Risk Rally Broadens While Dollar Attempts a Technical Rebound
- The S&P 500 led a more convincing speculative drive that pulled in European and Asian equities along as well as EM and junk assets
- A battered Dollar finally put in for a bullish close with an equally-weighted index posting its first pick up in 11 trading days
- Short-term, 'path of least resistance' move are still preferable which draws me to EUR/USD, GBP/JPY and gold
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There is a wide array of impressive trends across the financial spectrum that I monitor, but the appropriateness of these otherwise technically-striking patterns should still be called into question. Still dominating the headlines is the sustained charge higher from the US equity indices. The S&P 500 followed up with Tuesday's slim move to record highs with a more prominent advance to secure a fresh record. What carries greater weight is the recognition that this time around, there was a wider appeal for risk-oriented assets. The tech-heavy Nasdaq forged its own charge higher to all-time-high status while the Dow proffered a more modest and stately advance to new heights. European shares climbed but from a disadvantaged recent trend like that from the DAX and FTSE 100 though the Nikkei 225 still seems to be off script. Emerging markets arguably still offer the greatest pace but there is enough depth to conviction that junk bonds (high yield fixed income) has finally jumped in line. This may be the reinvestment effort into the new year, but how strong will it be when complacency is more characteristic than outright bullishness and when political risks seem to be creeping back into the market.
Extending a rich trend is difficult enough, but what about attempting a reversal? With Wednesday's session, the Dollar finally managed a bullish close. For the DXY Dollar Index that broke a five-day losing streak which matched the longest slide in nearly two years. Yet, when we look at a less EUR/USD-intensive cross (which the DXY is heavily weighted towards); we find an equal-weighted synthetic read on the Dollar has registered its first advance in 11 trading days - bringing to end a tumble that matches the worst run for the Greenback since the Euro began trading. There is a modest fundamental wind for bulls to point to in the FOMC minutes which suggested the recent tax reform had inspired policy officials to raise their growth forecasts - though inflation concerns remain and the market's rate forecasts is still far from the Fed's own projections. Coming up we have the ADP payrolls and Friday's NFPs, but labor data hasn't proven too successful at altering interest rate views or the Dollar's bearing over the past months; so it would be unreasonable to place more emphasis on it now. That said, there is a measure of natural market rebalance that could play in the USD's favor. While not motivated to a strong trend or correction, a motivation to move back into range along technical lines could be more feasible. For that reason, I'm watching the likes of EUR/USD and AUD/USD which follow more than just a statically run.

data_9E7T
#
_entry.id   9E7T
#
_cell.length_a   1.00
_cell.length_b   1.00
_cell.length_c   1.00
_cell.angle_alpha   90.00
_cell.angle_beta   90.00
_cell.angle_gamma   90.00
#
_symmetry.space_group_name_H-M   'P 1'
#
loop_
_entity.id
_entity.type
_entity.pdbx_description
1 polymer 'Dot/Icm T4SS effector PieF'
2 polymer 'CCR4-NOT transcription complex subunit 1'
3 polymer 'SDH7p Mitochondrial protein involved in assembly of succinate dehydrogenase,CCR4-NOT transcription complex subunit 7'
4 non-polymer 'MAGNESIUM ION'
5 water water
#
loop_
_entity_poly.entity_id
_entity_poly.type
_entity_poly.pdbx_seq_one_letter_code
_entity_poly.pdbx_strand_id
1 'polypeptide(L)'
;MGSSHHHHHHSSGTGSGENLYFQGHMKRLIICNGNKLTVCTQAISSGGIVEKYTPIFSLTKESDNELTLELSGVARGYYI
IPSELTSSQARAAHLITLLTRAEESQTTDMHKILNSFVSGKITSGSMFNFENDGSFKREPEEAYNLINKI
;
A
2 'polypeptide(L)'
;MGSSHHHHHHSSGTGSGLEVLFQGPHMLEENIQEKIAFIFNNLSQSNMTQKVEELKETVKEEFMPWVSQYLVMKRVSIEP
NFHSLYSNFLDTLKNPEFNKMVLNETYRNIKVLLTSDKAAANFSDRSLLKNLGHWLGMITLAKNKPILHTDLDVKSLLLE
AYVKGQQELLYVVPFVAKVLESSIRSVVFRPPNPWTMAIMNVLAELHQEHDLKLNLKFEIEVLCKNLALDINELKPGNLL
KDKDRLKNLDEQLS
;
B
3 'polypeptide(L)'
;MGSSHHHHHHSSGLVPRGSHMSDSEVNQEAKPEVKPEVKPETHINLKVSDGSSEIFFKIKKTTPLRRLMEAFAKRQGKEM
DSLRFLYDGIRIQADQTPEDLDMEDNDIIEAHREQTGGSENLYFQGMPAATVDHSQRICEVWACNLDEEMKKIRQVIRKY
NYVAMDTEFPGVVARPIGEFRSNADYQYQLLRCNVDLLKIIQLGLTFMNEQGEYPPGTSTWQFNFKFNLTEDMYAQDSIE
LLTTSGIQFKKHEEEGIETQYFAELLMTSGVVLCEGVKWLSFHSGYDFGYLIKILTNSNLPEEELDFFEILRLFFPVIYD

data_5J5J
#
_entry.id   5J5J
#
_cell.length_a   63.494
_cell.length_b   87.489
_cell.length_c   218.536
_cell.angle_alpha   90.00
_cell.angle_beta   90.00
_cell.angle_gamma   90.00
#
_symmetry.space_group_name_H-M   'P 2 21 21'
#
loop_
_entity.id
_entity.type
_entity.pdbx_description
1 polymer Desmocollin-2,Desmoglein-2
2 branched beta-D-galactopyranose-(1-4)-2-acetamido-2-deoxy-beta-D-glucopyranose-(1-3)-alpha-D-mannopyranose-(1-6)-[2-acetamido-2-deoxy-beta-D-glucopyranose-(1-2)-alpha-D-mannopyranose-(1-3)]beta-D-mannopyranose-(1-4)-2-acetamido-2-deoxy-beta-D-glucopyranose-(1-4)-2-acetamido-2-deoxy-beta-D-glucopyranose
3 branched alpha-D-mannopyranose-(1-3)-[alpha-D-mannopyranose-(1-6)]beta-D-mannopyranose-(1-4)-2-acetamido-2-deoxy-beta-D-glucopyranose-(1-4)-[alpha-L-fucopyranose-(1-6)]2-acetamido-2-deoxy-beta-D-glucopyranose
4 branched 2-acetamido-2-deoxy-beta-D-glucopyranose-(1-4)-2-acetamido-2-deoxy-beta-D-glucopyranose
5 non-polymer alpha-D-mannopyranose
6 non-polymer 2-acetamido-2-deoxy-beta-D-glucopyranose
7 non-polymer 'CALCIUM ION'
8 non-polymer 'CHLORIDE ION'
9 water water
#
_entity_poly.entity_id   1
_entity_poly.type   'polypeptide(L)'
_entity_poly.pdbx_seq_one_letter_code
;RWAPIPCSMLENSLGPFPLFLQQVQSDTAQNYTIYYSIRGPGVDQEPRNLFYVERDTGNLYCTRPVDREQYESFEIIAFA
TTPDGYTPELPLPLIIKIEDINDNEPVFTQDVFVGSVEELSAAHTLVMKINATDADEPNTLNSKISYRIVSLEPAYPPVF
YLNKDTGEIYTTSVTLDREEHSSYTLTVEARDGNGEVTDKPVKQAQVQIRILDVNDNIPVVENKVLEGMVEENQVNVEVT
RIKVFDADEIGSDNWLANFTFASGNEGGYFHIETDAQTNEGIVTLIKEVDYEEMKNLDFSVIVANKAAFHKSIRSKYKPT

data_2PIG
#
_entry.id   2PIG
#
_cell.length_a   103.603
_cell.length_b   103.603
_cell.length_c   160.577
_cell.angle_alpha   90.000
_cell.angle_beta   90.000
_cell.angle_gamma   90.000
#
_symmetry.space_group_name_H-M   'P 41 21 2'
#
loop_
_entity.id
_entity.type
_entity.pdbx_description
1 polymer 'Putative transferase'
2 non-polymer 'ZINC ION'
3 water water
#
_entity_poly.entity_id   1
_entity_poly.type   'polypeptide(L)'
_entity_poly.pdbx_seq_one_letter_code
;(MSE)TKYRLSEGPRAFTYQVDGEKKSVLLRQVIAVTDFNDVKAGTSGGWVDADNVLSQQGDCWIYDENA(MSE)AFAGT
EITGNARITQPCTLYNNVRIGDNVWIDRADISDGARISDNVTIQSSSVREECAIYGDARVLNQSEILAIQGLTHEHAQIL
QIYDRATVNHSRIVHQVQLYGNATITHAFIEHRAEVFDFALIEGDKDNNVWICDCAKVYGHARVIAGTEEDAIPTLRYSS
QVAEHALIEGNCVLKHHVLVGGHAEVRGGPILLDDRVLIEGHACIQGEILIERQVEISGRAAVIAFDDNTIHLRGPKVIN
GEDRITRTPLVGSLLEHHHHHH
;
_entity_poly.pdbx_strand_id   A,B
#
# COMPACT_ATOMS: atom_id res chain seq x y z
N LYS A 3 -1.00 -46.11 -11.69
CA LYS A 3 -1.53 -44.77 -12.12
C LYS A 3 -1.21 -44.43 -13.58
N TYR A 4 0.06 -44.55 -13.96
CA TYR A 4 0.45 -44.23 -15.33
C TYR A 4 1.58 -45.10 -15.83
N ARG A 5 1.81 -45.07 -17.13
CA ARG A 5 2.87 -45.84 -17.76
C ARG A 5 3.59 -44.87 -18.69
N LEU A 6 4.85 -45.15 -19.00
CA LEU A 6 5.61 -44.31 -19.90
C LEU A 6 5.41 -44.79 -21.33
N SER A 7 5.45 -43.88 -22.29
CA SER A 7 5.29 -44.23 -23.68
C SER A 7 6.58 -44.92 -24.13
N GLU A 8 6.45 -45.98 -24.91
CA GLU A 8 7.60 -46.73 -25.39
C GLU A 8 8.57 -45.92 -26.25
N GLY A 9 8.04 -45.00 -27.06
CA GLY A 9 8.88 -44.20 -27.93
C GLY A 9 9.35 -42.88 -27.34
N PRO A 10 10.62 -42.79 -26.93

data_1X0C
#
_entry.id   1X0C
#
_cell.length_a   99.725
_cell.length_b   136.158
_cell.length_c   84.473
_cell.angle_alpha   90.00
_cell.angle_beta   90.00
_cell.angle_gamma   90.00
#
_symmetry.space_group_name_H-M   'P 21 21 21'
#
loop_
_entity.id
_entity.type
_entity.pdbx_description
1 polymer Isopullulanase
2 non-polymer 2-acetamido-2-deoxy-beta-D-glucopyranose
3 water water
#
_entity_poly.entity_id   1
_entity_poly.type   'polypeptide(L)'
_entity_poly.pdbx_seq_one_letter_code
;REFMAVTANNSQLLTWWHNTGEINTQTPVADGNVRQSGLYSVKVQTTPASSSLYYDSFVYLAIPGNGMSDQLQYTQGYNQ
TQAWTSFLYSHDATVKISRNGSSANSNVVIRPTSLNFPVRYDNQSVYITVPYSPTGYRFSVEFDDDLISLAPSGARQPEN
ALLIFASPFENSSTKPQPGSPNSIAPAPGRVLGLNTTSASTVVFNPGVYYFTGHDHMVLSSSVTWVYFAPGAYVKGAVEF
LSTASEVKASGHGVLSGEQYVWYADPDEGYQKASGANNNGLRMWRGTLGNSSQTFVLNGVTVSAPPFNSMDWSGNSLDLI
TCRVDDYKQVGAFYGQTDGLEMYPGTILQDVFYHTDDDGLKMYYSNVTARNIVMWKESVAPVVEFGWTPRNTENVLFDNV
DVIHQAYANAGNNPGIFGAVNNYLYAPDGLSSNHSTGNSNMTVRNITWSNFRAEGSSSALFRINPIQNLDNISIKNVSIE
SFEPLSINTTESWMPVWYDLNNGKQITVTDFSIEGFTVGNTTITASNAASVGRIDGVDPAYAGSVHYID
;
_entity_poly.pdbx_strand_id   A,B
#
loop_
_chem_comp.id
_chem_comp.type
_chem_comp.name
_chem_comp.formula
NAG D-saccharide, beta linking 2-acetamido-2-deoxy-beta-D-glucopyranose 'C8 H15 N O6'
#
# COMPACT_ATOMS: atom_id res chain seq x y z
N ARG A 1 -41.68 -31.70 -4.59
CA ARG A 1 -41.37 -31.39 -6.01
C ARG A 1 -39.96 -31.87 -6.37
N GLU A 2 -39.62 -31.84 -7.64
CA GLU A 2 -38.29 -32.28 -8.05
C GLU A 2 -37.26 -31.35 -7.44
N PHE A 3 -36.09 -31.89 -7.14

Statistics like consecutive day moves are not strong motivation in and of themselves. We may break the spell but that doesn't necessarily mean you derive a worthwhile trend from the counter-trend move. The Dollar's 10-day tumble, AUD/USD's mammoth 12 day run and gold's 8-day charge are impressive; but we shouldn't let our contrarian appetites get ahead of our need for conviction. I will be watching Aussie-based crosses like the Dollar-based major and AUD/JPY but there is limited event risk that can be reasonably expected to take the lead. Gold's pullback was overdue and comes nearer to a larger range which may give it more speculative attention. Meanwhile, technically-motivated and fundamentally disconnected moves should still draw greater scrutiny. Oil has charged up towards $62 disregarding supply-demand interest and now faces the 61.8 percent Fib level of a more than 35-year range for the commodity. Cryptocurrencies meanwhile truly personify the speculative ambition. Bitcoin and Litecoin are now struggling while Ethereum and Ripple cater to the drive to find where others are flooding their money - not necessarily committing for long-term adoption. We cover all of this and more in today's Trading Video.
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